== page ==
Last week, we talked about my hero, Jim Lovell and the astonishing courage he and his fellow crew members displayed during the Apollo 8 mission when they became the first humans to escape earth’s orbit.
But what most people don’t know, is that during that mission, Jim made a mistake. A big one. A potentially fatal one, in fact.
It happened on the journey back to earth. While physically and mentally exhausted, Jim entered the wrong command into the onboard computer. As a result, the spacecraft thought it was back on the launch pad; so it flipped from its proper nose forward attitude, to a nose up one, as if waiting to blast off. And each time Jim tried to force it back into the correct nose-forward attitude, it just popped back up.
Ultimately, Jim was able to reorient the spacecraft by using his thrusters to align it with the stars Rigel and Sirius. Then he had to enter the new data into the computer so it would know where it was. This required math. Emergency math. In space. I shudder to think of it.
But it worked.
NASA called the incident an “Unplanned Manual Realignment”.
Sixteen months later, Jim was back in space, this time on Apollo 13. And, as we all know, things didn’t go to plan. Once again, Jim was in a spacecraft that had lost its orientation, this time, because of the many complications caused by an explosion or “pretty large bang” as the crew put it, in one of their oxygen tanks.
And once again, Jim Lovell was called upon to perform an unplanned manual realignment using math and thrusters and stars. Only this time, it was old hat. Jim had been there and done that. And while it wasn’t easy, once again he and his crew returned home safely.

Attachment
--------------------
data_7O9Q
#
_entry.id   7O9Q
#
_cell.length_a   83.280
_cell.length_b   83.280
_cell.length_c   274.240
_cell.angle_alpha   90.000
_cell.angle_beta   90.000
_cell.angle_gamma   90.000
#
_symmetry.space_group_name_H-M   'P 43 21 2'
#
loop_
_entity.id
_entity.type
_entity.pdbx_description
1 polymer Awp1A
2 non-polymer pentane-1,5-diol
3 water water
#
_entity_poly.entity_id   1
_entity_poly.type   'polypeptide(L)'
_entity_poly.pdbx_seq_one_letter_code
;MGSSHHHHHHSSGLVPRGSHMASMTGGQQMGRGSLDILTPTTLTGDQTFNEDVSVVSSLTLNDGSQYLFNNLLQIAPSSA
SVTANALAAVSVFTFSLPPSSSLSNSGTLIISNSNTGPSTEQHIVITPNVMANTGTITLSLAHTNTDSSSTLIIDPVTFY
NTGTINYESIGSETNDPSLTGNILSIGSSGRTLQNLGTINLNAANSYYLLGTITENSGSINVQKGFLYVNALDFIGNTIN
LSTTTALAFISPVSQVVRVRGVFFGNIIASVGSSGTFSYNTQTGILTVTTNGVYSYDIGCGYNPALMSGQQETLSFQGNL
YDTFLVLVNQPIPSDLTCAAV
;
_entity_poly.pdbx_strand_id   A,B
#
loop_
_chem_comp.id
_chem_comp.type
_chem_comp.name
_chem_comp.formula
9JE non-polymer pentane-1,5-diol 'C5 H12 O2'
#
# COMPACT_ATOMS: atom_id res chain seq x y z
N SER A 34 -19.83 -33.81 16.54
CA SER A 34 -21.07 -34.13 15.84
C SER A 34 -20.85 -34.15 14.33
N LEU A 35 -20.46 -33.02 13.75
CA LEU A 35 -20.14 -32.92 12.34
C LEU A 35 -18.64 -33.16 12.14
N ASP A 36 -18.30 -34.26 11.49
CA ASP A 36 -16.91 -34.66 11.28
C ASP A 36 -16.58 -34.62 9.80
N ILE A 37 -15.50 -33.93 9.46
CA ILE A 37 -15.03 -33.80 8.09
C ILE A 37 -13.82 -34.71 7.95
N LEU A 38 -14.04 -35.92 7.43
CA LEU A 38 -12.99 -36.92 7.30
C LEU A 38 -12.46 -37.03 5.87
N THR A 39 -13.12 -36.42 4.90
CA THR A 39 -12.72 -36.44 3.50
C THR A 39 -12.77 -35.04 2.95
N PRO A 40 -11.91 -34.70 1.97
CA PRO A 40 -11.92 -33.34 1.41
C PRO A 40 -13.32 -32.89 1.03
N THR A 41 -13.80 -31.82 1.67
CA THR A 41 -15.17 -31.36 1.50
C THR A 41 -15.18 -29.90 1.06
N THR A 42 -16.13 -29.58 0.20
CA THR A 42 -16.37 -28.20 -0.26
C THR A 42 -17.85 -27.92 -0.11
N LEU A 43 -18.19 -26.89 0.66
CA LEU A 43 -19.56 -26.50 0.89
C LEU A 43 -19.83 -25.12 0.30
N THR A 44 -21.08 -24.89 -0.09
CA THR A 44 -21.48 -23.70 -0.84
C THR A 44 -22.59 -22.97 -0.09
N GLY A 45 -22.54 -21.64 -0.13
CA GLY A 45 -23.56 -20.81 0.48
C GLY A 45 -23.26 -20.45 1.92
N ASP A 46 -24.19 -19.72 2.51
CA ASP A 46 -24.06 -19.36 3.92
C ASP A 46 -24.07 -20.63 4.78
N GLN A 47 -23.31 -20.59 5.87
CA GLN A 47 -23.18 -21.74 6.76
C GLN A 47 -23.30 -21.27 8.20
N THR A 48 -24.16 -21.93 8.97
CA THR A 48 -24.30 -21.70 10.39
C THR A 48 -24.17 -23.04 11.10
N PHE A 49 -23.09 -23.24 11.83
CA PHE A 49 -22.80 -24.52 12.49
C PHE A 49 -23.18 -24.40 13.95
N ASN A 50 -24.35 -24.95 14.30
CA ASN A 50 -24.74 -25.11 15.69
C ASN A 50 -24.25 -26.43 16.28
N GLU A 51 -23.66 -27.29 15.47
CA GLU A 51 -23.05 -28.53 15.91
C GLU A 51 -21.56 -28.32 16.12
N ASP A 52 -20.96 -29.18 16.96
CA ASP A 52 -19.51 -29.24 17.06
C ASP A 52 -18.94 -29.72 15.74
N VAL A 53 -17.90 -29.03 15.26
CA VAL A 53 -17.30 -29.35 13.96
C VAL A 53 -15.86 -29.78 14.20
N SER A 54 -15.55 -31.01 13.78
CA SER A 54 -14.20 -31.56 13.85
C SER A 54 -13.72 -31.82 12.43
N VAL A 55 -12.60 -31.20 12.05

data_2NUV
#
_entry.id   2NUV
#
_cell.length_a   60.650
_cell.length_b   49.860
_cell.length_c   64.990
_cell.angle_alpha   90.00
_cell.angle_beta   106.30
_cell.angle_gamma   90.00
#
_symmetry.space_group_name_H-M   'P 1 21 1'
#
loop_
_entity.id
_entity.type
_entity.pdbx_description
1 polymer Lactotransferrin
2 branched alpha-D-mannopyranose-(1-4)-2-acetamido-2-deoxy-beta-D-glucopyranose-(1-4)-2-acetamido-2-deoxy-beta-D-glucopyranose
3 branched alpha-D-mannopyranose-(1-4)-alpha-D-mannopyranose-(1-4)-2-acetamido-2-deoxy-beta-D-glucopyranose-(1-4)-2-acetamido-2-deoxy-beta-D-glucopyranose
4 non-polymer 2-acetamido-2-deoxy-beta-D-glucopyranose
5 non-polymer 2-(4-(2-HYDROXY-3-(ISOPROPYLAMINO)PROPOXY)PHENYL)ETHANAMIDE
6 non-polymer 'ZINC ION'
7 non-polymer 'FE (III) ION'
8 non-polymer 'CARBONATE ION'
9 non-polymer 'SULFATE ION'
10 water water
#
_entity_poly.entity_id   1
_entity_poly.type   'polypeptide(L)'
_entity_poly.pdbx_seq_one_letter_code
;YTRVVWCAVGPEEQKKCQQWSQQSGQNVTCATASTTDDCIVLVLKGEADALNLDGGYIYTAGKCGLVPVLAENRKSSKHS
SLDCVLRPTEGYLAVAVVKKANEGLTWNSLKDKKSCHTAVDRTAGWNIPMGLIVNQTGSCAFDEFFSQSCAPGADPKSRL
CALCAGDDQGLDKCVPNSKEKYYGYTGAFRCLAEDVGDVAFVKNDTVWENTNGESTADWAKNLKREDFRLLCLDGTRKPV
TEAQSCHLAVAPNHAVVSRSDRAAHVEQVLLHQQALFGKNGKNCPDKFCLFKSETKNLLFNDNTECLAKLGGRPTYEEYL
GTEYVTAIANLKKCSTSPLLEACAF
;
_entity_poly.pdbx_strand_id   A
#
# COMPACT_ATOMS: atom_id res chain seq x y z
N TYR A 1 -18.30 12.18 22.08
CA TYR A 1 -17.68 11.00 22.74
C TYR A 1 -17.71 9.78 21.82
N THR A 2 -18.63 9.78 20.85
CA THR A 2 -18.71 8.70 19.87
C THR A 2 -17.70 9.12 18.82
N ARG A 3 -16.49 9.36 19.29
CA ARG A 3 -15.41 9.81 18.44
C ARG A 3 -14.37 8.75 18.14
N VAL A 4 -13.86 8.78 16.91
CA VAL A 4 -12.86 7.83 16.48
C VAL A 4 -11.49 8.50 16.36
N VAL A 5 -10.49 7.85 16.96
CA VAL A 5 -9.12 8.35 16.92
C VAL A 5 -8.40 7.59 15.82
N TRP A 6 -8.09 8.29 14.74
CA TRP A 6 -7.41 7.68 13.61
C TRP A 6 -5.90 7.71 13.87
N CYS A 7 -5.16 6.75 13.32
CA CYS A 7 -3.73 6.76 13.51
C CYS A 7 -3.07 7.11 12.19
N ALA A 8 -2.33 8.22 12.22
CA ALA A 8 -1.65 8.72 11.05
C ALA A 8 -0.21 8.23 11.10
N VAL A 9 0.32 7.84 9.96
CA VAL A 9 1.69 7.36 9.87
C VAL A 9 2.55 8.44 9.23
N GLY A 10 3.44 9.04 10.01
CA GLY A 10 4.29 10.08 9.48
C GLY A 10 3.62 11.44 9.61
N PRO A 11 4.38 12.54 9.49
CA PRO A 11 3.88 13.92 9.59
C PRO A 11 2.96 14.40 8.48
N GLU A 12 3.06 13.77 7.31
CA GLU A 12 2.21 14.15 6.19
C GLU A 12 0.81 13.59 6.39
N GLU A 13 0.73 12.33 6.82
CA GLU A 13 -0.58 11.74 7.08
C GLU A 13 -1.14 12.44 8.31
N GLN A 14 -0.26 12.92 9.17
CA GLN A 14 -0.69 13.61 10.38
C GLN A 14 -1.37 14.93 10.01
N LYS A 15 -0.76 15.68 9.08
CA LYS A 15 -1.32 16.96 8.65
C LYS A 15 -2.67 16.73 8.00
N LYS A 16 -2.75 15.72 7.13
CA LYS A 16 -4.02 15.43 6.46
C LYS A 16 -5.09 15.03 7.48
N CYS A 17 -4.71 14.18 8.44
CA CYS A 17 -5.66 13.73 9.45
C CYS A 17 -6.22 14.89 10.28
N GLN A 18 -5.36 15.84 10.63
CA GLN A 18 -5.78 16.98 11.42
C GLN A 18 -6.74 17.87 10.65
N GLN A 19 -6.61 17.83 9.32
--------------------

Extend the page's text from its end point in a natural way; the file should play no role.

No one likes making mistakes. Mistakes are unnerving, embarrassing, time consuming and sometimes, expensive. But they’re also a gift. A very valuable gift that unfortunately, most of us would rather not receive. Because most of us see mistakes as a curse. And so, we avoid them at all costs. Taken to the extreme (as many who suffer from perfectionism do), this means no risk, no exploration, no creativity and no ingenuity.
And in times of crisis, no clarity.
Once you begin viewing mistakes as a gift, the only response to them is gratitude. Because without them, we don’t learn a damn thing. And when things go wrong, we don’t have the resources to get ourselves to safety.
In other words, without mistakes, there is no wisdom.
What’s the best way to recover from a mistake?
Well, for starters, get over yourself. Did Jim Lovell spend the 25 minutes it took to fix his Apollo 8 blunder cursing and beating himself up? Nope. He got over it. He fixed it. And he moved on.
Next, ask yourself these 6 questions.
What did you learn from the mistake?
Were you doing the best you knew how to at the time?
Have you fixed the problems the mistake gave rise to? If not, what’s your plan to do so?
If someone else in your life made that mistake, would you forgive them?
How can you change your thinking about the mistake? Can you think of it as a gift? Can you thank yourself for making it?
How can you help others avoid that mistake?
After all, as Maya Angelou said, when you know better, you do better.
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